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UN Condemns North Korean Human Rights Situation

FILE - North Korean leader Kim Jong Un.
FILE - North Korean leader Kim Jong Un.

The U.N. General Assembly has passed a resolution urging North Korea be referred to the International Criminal court for its human rights situation.

The non-binding resolution passed Thursday urges the Security Council to refer Pyongyang to the ICC for crimes against humanity. It passed with 116 votes in favor, 20 against, and 53 abstentions.

The Security Council on Monday will discuss North Korean human rights. But it is not likely to refer the North to the ICC, since China - North Korea's main ally - will likely veto such a move.

Forcing a Security Council vote would, however, further highlight alleged North Korean abuses and place heavy political pressure on Beijing.

North Korea's deputy U.N. ambassador, An Myong Hun, on Thursday said Pyongyang rejects the resolution, which he called a "product of a political plot and confrontation."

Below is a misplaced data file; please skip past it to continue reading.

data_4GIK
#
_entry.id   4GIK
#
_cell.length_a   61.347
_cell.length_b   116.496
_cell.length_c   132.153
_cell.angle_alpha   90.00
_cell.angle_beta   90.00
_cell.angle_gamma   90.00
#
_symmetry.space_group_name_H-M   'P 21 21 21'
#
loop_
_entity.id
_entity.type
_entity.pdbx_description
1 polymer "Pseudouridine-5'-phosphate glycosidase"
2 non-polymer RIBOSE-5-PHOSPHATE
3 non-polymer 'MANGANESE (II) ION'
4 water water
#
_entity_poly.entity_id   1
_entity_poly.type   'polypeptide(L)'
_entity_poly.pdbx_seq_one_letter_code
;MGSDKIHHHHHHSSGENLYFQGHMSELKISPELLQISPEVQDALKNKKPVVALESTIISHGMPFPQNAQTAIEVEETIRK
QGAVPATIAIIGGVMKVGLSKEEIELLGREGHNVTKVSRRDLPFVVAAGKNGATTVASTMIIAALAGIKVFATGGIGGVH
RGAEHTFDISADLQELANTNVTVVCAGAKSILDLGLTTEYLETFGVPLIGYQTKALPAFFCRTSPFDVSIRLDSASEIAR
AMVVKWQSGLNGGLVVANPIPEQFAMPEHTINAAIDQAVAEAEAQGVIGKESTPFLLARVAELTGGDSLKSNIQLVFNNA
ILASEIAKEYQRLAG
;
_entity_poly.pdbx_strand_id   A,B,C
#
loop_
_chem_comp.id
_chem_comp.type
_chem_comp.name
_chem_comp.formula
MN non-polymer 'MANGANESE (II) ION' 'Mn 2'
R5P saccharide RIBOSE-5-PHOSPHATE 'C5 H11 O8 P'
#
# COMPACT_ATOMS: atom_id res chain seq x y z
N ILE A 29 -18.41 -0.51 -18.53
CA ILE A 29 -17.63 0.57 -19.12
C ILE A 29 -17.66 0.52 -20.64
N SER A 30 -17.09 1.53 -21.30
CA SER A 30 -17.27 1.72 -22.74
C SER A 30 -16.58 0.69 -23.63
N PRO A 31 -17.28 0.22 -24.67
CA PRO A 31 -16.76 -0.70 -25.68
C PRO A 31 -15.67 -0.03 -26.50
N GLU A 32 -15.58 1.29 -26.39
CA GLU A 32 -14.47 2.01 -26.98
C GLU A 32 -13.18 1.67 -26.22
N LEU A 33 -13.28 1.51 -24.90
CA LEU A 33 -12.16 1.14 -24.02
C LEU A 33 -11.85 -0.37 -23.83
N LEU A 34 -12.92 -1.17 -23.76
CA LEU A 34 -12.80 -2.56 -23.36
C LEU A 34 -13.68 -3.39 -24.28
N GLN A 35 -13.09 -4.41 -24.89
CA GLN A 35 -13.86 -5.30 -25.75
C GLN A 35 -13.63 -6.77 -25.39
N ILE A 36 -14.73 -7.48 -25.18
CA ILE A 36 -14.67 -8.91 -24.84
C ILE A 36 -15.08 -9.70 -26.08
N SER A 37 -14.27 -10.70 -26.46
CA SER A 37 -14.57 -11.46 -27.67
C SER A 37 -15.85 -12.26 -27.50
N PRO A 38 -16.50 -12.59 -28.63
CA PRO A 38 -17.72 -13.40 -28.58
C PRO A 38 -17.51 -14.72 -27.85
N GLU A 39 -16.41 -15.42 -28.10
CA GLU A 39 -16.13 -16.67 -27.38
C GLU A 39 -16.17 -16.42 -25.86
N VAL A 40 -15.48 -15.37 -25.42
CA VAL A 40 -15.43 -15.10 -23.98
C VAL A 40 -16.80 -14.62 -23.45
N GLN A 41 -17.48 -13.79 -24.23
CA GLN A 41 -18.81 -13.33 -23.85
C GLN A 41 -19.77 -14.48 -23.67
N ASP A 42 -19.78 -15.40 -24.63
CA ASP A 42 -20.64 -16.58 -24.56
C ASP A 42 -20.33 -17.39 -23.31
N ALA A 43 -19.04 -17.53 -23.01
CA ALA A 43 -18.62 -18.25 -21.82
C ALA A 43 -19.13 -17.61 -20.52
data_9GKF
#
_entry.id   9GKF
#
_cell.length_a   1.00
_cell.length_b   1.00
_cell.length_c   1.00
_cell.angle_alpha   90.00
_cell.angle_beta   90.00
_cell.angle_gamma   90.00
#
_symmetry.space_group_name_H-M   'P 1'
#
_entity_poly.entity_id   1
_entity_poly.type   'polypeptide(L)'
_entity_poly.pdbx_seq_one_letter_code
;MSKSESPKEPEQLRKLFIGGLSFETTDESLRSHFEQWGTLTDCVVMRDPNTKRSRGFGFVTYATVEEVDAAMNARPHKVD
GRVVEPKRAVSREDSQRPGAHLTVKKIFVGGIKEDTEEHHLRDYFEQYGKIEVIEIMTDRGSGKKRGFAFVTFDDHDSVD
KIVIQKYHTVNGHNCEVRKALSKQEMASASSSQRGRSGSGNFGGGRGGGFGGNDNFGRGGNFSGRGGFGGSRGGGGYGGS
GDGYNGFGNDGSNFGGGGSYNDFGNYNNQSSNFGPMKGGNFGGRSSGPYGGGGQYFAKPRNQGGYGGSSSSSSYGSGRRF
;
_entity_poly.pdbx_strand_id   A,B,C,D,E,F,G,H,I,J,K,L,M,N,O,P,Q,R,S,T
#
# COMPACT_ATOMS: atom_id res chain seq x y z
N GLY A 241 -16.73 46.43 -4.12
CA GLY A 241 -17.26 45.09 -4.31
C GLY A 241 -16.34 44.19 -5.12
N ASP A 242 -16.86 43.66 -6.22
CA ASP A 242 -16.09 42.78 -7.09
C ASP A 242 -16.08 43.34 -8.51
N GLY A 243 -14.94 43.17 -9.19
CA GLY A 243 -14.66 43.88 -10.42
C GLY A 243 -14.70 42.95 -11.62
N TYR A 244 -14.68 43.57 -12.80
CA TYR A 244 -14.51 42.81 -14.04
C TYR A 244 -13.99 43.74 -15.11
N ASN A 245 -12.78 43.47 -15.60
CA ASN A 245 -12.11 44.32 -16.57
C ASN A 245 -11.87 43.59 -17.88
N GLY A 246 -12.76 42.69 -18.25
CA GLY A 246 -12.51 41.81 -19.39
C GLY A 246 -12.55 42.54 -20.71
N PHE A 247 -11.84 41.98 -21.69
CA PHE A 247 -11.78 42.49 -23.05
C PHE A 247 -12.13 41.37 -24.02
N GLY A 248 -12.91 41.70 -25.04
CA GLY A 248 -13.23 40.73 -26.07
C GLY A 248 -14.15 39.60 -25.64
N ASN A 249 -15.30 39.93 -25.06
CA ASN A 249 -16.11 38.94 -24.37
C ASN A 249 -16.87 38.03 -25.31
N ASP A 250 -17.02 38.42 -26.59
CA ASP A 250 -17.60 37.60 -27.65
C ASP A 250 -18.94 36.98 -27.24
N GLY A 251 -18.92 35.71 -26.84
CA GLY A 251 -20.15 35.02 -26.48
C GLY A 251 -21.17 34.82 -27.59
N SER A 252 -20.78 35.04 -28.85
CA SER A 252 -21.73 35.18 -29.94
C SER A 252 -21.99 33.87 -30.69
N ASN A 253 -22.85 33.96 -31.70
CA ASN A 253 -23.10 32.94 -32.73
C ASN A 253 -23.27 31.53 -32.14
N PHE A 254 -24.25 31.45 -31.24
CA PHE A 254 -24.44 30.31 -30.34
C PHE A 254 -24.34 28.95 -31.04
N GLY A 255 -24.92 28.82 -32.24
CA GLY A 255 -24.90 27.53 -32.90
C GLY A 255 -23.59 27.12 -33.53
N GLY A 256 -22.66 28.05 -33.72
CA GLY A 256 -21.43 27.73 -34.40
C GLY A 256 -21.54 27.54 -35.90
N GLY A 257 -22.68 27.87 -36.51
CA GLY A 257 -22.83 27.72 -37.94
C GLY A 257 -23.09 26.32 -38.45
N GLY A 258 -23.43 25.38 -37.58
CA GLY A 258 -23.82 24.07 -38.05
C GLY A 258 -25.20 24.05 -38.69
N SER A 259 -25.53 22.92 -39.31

The resolution is based on a February U.N. Commission of Inquiry that detailed decades of systematic executions, torture, rape and mass starvation in the North. It said the abuses were "unparalleled" in the modern world.

North Korea's government denies the allegations. It says the accusations are part of a plot by the United States to bring down its government.

China and Russia have argued the Security Council is not an appropriate forum to discuss human rights, saying such matters should instead be taken up by the U.N. Human Rights Council.

The General Assembly on Thursday also passed resolutions criticizing the rights situations of Iran and Syria.